I'm going to pick up where I left off with my photography tutorials from months ago. I was talking about lighting and white balance last time. This week I'll discuss lighting directions and the importance of bouncing or reflecting light.
For food photography in particular, lighting couldn't be more of a challenge. Highlight here, shadow there, shine here, contrast there all with the goal to make your dish look appetizing. Lighting can mean the difference between a monotonous meal and a gourmet masterpiece.
Understanding light and how to manipulate it is key to taking a good photo. Too much or too little can be disastrous. It's all about control. In order to battle light you should always have two weapons in your arsenal: diffuser and reflector.
The diffuser could be anything from a expensive professional photography light diffuser to an old thin white sheet to a semi-sheer window curtain. It just needs to be sheer enough to let the light in and opaque enough to soften shadows. I use the simple Ikea curtains already installed in my kitchen. Before that I used a thin white tablecloth from the dollar store. It doesn't have to be fancy. It just has to work.
The reflector could be a professional photography scrim or a piece of white foam core board from an office supply store or even aluminum foil found in any kitchen. I use foam core board to bounce light onto my subject because its rigidity makes it easy to prop up without a lot of fussing. Your reflector doesn't need to be shiny, but it does need to be light in colour in order to bounce your light source back effectively doubling the light and minimizing shadows.
Depending on the mood you're trying to convey, your own personal style and the quality of natural light, your diffusing and reflecting choices may change. High contrast, highlights and shadows convey a bold, dynamic, even mysterious feeling like in the photo of the egg shells. You can increase this effect by choosing not to diffuse the light. Low contrast minimized shadows and soft light convey a sweet and airy feeling like in the photo of the strawberries.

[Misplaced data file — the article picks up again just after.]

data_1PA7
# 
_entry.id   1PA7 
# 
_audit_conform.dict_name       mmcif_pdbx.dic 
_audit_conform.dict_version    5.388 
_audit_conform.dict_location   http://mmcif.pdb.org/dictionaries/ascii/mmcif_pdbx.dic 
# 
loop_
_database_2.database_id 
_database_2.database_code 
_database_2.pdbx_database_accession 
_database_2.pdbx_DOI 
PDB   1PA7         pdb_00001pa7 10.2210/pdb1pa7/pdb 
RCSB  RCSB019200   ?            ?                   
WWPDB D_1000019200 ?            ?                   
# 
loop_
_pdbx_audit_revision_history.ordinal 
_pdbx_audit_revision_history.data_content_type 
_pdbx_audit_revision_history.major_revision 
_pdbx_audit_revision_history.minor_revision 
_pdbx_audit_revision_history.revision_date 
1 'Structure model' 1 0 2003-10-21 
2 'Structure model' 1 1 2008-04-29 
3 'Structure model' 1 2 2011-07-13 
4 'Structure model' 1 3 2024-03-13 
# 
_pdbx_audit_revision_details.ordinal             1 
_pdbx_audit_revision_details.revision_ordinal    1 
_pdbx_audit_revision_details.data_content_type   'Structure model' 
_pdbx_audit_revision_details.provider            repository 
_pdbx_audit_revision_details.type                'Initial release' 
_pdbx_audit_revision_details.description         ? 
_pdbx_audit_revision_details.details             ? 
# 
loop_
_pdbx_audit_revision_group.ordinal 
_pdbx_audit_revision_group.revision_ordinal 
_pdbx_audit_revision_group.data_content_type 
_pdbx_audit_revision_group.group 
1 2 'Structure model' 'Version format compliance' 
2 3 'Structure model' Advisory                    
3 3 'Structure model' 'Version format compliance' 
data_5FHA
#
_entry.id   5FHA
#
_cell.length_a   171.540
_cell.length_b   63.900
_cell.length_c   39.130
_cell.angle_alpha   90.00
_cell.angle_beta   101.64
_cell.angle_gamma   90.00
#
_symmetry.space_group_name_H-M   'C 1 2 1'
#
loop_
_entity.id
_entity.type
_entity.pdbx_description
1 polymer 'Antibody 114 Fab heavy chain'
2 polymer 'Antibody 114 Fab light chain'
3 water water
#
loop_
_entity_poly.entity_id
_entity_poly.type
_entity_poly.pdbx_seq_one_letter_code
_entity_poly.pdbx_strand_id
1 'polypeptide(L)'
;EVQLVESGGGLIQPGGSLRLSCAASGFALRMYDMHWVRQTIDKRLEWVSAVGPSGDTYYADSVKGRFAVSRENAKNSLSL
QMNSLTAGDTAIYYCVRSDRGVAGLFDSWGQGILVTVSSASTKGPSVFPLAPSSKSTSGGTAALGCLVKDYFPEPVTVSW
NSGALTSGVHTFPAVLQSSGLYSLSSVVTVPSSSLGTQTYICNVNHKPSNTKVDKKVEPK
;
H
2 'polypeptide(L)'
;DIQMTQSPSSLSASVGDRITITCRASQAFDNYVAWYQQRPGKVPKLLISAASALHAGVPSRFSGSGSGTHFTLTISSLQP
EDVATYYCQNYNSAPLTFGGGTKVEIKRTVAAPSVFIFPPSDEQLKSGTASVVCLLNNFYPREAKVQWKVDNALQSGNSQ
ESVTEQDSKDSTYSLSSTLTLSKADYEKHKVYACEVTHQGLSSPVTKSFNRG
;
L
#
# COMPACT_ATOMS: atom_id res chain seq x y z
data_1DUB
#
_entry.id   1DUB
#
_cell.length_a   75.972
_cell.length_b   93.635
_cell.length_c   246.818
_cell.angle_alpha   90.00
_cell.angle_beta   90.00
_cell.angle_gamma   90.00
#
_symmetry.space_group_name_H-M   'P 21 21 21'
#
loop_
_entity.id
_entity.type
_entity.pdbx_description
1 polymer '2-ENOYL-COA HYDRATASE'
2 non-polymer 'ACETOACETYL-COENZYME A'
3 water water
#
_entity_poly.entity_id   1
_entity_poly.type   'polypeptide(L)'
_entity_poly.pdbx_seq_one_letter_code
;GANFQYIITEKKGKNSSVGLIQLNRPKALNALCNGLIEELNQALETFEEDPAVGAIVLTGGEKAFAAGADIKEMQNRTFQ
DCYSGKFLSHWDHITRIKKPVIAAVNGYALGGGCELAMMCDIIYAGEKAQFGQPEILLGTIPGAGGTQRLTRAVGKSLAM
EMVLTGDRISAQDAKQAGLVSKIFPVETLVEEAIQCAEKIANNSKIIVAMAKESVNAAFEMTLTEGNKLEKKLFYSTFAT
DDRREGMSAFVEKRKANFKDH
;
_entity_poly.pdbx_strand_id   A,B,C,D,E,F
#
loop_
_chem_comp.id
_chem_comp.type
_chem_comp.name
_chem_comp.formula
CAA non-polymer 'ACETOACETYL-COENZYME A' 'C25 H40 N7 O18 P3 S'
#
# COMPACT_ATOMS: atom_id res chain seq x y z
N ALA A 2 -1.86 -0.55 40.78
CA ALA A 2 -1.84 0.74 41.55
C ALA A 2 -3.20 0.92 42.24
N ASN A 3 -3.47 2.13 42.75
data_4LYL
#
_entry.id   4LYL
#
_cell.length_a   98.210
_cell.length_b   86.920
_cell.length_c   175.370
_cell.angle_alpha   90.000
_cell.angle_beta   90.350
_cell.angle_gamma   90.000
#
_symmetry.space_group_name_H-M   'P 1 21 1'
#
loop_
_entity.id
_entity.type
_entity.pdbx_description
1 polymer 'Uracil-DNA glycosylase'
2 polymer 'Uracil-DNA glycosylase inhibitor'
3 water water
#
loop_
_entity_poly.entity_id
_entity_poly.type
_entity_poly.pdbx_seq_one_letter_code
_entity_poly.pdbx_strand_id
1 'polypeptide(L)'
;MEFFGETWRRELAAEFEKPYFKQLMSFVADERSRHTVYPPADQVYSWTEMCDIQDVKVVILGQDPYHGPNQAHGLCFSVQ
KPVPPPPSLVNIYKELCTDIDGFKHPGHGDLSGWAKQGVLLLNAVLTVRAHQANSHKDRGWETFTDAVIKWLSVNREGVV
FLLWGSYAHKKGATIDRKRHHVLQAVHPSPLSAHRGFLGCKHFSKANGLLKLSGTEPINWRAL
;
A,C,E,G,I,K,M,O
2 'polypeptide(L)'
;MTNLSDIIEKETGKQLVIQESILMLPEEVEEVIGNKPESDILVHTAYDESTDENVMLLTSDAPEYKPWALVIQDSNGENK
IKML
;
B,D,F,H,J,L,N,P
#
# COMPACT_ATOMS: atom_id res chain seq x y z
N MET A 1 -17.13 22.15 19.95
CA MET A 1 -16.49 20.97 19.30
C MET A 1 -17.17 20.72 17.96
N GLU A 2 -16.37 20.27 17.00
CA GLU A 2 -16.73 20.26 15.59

Lighting is the most important factor to consider when snapping the perfect photo. Light is what makes sight, colour and, more specifically, photography possible. Without the proper light your photos can appear dull, lacklustre and tinted.
Because I am primarily a natural light photographer that is the method I will discuss with you, but artificial light is an option as well. I prefer natural light because of it's ease of use, consistent abundance and that it conveniently streams through my kitchen window. It's not without its challenges, but in the next few weeks we'll talk about how to overcome each of them.
One prominent challenge that natural light presents is white balance. Not everyday is filled with bright, sunny and cheerful light. Some days are cloudy, rainy or maybe you've lost track of time and the sun is quickly escaping.
You might have noticed that bright high sunlight is somewhat yellow or orange in colour. Cloudy or overcast light is very white. Rain clouds, evening light, shade or winter sunlight create very blue tones. That's why it's important to adjust your white balance settings to communicate the truest colours possible in your subject.
This effect can be achieved one of three ways. The easiest method and the one I use is to choose one of the premade settings on your camera. Most cameras, DSLR or otherwise, have a selection of at least seven basic white balance settings: auto, daylight, shade, cloudy, tungsten, fluorescent and flash.
The auto setting meters the light and adjusts the colour balance accordingly. This might seem like an easy choice but auto is definitely not foolproof and I would only recommend it in situations where you don't have the time to play around to find the right setting. Daylight white balance leans towards a bluer tint to counteract the orange casts of direct sunlight. It can be tricky to use in diffused sunlight, but it's still the setting I use most often. Shade is obviously the setting best suited to shady situations as it defends against the cool tones of true shade with lots of warm tones. The cloudy setting is also warm like shade, but not as extreme. In the cold winter months I use this setting almost exclusively. Tungsten is very blue to balance the super yellow tint that comes from indoor lighting. Florescent is very green and flash is slightly warm. I have never used the last three settings personally because I've never played with shooting in unnatural light, but it would be a good idea to get to know them.
Here you can see the white balance presets hard at work.